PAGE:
The oil market hasn’t been so hot lately, with the cost for a barrel of WTI crude declining for a fourth straight week, hitting a 7-month low last week.
Oil prices haven’t been this low since OPEC’s production cut deal… so you would think that producers would be cutting rigs, lowering output.
Well, that’s true for OPEC countries, but not for the U.S.
The U.S. actually increased rig counts last week, to 747 active rigs, while upping production to 9.33 million barrels of oil a day.
We’ve said it time and again, certain U.S. shale producers can still make a profit when crude prices are trading between $40-50 per barrel.
OPEC? Not so much. It’s not that they can’t pull it out of the ground cheaper, they can. It’s that it’s their only source of revenue and without generous payouts to their citizens they face revolution.
They just can’t keep up anymore.
And there’s a good chance that they know it too, which is why we may see OPEC try to take control of another vital fuel: natural gas.
Natural gas has emerged as the best bridge between renewables and fossil fuels.
The world is demanding more of it, with consumption reaching 203 trillion cubic feet per year by 2040.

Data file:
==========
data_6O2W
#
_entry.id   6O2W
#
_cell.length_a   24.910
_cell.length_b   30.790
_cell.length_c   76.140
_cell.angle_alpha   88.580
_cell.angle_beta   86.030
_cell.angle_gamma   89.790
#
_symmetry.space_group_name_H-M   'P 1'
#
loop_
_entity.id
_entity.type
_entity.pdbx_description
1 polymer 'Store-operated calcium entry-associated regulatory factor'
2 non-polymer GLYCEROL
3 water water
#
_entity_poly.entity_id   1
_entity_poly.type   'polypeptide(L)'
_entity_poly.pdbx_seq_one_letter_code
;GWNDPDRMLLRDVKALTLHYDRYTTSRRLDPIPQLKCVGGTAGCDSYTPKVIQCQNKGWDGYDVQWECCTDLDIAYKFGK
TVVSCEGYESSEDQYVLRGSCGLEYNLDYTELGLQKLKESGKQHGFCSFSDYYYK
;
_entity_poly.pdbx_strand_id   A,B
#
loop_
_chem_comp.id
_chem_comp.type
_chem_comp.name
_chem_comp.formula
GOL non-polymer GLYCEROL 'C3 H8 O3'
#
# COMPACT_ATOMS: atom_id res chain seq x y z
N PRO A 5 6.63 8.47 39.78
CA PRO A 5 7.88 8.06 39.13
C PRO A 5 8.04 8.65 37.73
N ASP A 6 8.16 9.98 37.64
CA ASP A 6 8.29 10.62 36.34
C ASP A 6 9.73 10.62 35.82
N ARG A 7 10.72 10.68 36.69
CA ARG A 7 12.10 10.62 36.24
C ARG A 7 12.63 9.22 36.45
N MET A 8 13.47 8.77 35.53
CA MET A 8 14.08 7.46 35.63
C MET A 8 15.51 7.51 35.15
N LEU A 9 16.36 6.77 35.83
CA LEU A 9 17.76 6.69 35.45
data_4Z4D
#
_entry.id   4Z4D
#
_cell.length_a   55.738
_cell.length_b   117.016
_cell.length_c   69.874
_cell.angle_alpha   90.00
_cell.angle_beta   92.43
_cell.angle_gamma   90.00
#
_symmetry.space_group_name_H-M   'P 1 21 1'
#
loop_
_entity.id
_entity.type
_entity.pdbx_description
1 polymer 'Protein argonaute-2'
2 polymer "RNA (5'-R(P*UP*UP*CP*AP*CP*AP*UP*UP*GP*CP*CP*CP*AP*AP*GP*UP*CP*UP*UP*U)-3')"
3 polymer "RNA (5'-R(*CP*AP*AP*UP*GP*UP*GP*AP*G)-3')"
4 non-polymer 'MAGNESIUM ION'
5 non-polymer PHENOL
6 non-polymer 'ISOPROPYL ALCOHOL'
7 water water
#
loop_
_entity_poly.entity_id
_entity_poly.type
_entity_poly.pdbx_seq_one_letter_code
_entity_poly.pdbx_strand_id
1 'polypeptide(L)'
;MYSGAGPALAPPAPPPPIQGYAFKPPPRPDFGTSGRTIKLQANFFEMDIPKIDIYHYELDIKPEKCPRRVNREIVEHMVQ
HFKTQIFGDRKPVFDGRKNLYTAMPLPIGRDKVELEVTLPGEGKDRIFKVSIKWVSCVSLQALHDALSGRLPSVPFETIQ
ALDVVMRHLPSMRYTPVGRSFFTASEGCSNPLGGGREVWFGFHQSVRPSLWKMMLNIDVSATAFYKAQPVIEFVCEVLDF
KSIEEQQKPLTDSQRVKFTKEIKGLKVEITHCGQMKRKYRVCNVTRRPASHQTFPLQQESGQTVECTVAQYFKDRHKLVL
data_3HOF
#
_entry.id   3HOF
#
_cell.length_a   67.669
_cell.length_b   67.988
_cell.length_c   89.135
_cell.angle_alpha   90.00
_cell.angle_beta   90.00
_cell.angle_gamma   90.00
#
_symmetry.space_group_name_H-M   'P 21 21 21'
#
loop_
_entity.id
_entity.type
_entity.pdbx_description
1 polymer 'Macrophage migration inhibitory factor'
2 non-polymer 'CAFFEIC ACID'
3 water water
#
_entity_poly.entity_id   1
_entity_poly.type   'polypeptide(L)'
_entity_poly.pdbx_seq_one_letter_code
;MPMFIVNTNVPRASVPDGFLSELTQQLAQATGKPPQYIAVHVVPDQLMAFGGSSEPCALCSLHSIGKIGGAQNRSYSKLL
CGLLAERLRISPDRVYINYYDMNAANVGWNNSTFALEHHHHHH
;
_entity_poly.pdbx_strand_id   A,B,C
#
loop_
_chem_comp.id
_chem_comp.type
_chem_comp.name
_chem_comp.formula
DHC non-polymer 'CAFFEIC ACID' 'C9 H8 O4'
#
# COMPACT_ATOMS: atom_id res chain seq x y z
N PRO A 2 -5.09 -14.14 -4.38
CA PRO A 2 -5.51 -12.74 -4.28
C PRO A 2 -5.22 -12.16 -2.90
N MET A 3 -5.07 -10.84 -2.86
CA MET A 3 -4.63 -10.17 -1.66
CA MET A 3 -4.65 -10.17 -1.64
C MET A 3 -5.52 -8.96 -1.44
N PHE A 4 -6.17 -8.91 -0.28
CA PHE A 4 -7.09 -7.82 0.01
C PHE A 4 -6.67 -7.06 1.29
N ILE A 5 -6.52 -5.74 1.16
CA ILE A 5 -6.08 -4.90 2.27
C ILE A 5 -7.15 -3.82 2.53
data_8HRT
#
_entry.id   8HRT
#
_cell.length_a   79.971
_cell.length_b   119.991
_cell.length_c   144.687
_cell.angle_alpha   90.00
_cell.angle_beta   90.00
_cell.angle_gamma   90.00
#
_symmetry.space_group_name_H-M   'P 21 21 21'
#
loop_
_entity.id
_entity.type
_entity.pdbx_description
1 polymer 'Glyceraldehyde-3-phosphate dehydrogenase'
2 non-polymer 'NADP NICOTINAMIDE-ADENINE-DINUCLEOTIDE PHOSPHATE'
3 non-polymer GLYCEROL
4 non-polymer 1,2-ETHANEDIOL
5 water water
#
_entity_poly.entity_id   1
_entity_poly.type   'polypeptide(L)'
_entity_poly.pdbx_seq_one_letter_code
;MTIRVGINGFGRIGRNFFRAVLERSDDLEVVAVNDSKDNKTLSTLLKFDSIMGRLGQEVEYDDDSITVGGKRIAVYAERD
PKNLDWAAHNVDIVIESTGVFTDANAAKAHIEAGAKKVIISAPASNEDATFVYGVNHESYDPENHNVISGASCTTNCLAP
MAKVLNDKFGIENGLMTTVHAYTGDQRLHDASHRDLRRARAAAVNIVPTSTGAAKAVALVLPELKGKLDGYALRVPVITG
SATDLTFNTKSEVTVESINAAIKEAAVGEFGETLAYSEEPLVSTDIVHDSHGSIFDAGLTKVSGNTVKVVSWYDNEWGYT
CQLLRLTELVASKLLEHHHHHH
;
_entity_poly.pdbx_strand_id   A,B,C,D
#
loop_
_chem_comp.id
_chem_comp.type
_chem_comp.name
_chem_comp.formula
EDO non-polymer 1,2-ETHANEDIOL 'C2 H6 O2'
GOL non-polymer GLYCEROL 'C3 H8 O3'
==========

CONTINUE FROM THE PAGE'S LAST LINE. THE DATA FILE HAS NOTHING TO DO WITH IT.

Saudi Arabia has the sixth biggest natural gas reserves in the world. However, the problem is that Saudi Arabia does not currently import or export natural gas, and therefore has no structures in place to start supplying it.
That may very well change in the future as Saudi Aramco shifts its focus and kick-starts more natural gas/LNG projects.
One thing we do know is that for OPEC’s natural gas ambitions to work, it’ll need to get Russia on board. After all, Russia is the world’s largest exporter of natural gas, and the second largest producer (behind the United States, of course).
And even though Russia is obviously not a member of OPEC, the most recent cooperation to cut production might be enough to start a dialogue between the two.
To read more about Russia and Saudi Arabia’s possible move into natural gas, click here.